Short StoriesThe Echo.
Little Charles knew nothing about an echo. As he was playin...
You have read of that remarkable man, Mr. Usher, who was Ar...
Anna With A Pleasant Home.
Anna, having obtained leave of her mistress, soon found her...
The Portrait Of Flora Purchased.
Anna started for her home, and when she had arrived, she sl...
The Trusty Dog.
I am glad to introduce to you, the noble dog whose picture ...
Flora And Her Portrait.
"And was there never a portrait of your beautiful child," s...
A little boy went to sea with his father to learn to be a s...
My Early Days.
My father's house was indeed a pleasant home; and father wa...
Julia's Sunset Walk.
It was a beautiful June day, just at the sun's setting, whe...
Mother's Last Lesson.
"Will you please teach me my verse, mamma, and then kiss me...
Benny's First Drawing.
You have perhaps heard of Benjamin West, the celebrated art...
The Tree That Never Fades.
"Mary," said George, "next summer I will not have a garden....
Anna Seeking Employment.
It was a wearisome day to poor Anna, as she walked from squ...
Gather The Flowers.
Two little girls went into the fields to gather flowers. Bu...
One day, says a Persian poet, I saw a bunch of roses, and i...
The Parting Scene.
In one of our western cities was a poor woman, in the garre...
The Philosophy Of Relative Existences
In a certain summer, not long gone, my friend Bentley and I...
The Boy And The Dew Drops.
A little boy who had been out early in the morning playing ...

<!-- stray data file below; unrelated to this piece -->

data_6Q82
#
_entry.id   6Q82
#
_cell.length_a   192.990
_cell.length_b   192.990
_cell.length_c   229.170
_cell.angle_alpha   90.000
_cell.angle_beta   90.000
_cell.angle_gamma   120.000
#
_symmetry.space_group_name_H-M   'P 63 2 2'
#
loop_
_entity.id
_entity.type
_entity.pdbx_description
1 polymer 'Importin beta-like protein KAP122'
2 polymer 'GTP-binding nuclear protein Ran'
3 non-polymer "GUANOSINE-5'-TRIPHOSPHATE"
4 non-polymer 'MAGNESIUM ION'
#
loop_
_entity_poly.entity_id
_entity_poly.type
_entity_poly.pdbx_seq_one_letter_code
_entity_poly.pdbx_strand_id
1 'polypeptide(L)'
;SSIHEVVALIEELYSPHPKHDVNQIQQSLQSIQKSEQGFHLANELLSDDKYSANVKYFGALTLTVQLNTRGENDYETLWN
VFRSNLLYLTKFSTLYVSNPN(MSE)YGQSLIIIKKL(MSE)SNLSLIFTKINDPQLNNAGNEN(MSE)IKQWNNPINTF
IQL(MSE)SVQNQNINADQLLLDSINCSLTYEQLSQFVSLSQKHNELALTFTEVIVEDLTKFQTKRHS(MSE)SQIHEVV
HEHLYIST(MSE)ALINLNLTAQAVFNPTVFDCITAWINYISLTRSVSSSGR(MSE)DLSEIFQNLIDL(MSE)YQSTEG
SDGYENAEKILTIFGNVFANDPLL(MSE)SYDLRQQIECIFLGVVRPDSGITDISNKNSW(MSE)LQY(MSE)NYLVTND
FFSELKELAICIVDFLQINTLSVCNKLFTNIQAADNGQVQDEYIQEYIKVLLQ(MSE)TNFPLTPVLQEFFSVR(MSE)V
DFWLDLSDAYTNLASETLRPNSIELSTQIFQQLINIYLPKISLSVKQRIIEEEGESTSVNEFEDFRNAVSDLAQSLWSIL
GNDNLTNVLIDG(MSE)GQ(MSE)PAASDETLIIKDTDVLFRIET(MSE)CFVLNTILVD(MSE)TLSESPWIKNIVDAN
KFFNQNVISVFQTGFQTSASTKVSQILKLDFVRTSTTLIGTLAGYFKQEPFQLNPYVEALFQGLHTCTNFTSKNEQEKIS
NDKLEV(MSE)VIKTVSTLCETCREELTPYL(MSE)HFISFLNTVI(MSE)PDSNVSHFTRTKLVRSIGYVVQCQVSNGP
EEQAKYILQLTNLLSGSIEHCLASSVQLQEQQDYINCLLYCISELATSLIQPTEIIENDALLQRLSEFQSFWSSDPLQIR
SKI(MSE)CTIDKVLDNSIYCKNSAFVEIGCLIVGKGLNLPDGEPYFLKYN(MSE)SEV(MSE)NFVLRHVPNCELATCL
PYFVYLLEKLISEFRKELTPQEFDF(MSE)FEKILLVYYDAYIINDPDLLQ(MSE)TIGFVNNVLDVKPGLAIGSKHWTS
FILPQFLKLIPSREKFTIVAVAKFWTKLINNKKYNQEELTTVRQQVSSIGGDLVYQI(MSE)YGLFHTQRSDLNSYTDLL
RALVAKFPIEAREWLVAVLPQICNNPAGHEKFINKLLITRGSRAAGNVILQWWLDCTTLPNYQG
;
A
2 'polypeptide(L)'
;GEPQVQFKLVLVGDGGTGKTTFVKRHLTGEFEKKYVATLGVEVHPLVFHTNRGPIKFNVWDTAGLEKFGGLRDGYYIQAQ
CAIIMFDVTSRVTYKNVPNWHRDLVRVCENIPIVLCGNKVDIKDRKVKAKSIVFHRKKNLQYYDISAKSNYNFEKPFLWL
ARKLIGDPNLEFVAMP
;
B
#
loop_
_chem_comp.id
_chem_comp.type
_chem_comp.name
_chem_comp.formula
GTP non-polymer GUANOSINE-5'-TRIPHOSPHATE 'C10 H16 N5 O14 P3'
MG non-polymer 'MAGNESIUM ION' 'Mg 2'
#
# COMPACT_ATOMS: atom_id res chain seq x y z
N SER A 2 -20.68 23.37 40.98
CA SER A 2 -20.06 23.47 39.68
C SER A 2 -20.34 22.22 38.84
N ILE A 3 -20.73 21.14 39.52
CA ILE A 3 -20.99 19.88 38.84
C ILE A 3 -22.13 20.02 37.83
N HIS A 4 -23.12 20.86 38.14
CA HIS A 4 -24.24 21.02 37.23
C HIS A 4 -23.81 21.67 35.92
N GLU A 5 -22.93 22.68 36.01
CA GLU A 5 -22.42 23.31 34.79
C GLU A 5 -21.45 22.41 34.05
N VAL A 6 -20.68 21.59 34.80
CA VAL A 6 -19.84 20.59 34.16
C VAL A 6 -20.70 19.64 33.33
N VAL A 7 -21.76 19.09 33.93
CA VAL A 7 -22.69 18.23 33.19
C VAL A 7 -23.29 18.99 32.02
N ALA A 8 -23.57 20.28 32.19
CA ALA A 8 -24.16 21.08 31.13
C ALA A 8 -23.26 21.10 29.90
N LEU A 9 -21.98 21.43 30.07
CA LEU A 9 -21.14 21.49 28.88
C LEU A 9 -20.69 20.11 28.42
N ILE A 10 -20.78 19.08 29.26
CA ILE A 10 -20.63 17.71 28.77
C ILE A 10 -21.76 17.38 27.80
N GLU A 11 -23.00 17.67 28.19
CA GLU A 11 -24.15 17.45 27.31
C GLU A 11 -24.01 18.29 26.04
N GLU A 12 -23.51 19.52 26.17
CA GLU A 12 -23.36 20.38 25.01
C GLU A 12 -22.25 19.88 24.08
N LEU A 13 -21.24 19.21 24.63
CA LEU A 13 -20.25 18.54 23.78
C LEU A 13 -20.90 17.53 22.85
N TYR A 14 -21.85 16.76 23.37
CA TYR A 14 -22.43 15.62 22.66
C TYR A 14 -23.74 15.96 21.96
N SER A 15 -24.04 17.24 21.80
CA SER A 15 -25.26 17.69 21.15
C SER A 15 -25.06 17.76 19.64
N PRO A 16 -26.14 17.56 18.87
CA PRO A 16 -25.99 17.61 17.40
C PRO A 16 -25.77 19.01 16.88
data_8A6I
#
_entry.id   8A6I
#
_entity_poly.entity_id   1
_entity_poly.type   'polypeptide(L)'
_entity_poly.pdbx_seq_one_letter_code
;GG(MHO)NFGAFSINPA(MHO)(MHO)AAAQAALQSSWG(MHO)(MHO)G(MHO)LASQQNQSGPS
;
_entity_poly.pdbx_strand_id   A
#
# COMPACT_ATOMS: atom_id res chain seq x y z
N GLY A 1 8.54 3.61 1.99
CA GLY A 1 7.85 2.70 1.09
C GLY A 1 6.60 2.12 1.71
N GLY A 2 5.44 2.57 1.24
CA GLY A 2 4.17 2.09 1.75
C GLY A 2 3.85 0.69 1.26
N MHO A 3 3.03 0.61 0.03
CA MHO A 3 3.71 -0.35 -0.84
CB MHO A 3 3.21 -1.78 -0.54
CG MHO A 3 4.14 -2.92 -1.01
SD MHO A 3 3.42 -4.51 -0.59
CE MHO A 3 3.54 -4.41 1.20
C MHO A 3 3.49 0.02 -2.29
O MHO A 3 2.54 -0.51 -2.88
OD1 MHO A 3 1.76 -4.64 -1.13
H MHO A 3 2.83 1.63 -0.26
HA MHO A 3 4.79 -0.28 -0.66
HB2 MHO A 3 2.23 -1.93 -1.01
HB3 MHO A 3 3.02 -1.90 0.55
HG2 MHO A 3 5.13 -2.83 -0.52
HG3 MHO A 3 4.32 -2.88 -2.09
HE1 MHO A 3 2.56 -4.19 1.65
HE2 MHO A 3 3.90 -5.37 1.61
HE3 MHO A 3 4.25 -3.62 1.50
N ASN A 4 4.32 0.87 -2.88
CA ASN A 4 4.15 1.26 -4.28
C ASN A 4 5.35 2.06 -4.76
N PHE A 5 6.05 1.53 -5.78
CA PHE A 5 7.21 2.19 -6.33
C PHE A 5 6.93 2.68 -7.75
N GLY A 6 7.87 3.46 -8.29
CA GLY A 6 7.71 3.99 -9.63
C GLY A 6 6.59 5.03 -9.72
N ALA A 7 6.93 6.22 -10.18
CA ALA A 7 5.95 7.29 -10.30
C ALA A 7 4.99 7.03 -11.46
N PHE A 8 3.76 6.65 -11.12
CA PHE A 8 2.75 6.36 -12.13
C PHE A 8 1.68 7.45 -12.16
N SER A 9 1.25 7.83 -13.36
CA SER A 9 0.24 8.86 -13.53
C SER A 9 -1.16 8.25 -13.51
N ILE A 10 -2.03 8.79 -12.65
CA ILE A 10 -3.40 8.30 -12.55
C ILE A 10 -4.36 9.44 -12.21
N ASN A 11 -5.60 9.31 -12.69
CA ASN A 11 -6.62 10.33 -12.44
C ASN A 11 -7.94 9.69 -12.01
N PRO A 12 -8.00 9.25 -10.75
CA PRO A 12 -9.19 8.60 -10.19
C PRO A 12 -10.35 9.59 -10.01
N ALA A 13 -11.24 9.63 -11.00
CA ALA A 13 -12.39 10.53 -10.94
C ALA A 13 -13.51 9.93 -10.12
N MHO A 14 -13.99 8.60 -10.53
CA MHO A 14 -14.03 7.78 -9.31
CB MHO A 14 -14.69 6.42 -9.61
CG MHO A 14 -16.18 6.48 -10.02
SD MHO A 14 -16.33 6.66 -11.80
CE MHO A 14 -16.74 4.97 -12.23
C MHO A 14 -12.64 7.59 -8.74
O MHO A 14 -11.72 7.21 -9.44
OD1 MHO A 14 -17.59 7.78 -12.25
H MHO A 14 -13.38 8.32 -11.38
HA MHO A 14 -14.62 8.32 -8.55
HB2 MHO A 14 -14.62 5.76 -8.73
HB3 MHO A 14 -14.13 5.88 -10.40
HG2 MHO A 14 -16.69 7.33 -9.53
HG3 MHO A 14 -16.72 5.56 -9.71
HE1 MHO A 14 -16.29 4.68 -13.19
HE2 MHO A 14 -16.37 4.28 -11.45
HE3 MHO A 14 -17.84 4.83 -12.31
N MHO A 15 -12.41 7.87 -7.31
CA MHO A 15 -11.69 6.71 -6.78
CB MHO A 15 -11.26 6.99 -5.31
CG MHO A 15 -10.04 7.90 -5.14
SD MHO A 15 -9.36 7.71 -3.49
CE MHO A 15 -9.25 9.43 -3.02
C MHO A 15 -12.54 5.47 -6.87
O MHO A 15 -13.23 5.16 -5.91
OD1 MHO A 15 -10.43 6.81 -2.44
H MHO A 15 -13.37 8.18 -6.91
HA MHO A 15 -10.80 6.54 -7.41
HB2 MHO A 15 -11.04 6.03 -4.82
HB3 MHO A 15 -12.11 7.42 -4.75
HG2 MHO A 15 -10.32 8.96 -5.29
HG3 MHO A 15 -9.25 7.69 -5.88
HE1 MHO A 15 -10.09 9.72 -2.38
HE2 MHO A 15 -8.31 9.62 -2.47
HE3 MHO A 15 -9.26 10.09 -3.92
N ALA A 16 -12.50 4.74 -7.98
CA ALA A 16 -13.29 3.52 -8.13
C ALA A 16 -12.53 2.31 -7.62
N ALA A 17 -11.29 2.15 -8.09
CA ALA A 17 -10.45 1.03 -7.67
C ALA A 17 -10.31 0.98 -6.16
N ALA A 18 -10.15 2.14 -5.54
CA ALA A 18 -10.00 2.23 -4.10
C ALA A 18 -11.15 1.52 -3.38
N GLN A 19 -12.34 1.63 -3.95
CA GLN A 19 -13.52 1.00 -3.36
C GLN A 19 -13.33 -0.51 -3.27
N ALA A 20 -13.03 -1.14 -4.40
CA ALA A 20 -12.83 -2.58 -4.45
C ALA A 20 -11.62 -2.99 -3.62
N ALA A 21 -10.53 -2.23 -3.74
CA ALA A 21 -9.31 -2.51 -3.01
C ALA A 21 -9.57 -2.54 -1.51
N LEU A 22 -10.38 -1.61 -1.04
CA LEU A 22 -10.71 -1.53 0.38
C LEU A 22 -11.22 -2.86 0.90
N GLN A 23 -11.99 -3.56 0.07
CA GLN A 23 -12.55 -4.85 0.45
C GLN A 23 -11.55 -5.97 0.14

What is told in the ear is often heard a hundred miles. ...
There are many plays in which children may amuse themselves...
Lettice's father was a man of education, a scholar, a gentleman, and
had much power in preaching. He received one hundred and ten pounds
per year for his services. Her father's illness was long and painful,
and the family were dependant on others for assistance.
"We at last closed his eyes," said Lettice, "in deep sorrow." He used
to say to himself, "It is a rough road, but it leads to a good place."
After his funeral, the expenses exhausted all that was left of their
money--only a few pounds were left when the furniture was sold, and
"we were obliged," said Lettice, "to give up the dear little
parsonage. It was a sweet little place. The house was covered all over
with honeysuckles and jessamines; and there was the flower garden in
which I used to work, and which made me so hale and strong, and aunt
Montague used to say I was worth a whole bundle of fine ladies.
"It was a sad day when we parted from it. My poor mother! How she kept
looking back, striving not to cry, and poor Myra was drowned in tears.
"Then we afterwards came to London. A person whom we knew in the
village had a son who, was employed in one of the great linen
warehouses, and he promised to try to get us needlework. So we came to
London, took a small lodging, and furnished it with the remnant of our
furniture. Here we worked fourteen hours a day apiece, and we could
only gain between three and four shillings each. At last mother died,
and then all went; she died and had a pauper's funeral."
From this room the orphan girl removed soon after their mother's
deceased, and located among the poor of Marylebone street, where Mrs.
Danvers accidently met with the two sisters, in one of her visits
among the poor, and for whom she obtained the work which led to the
unexpected meeting related in the previous story.
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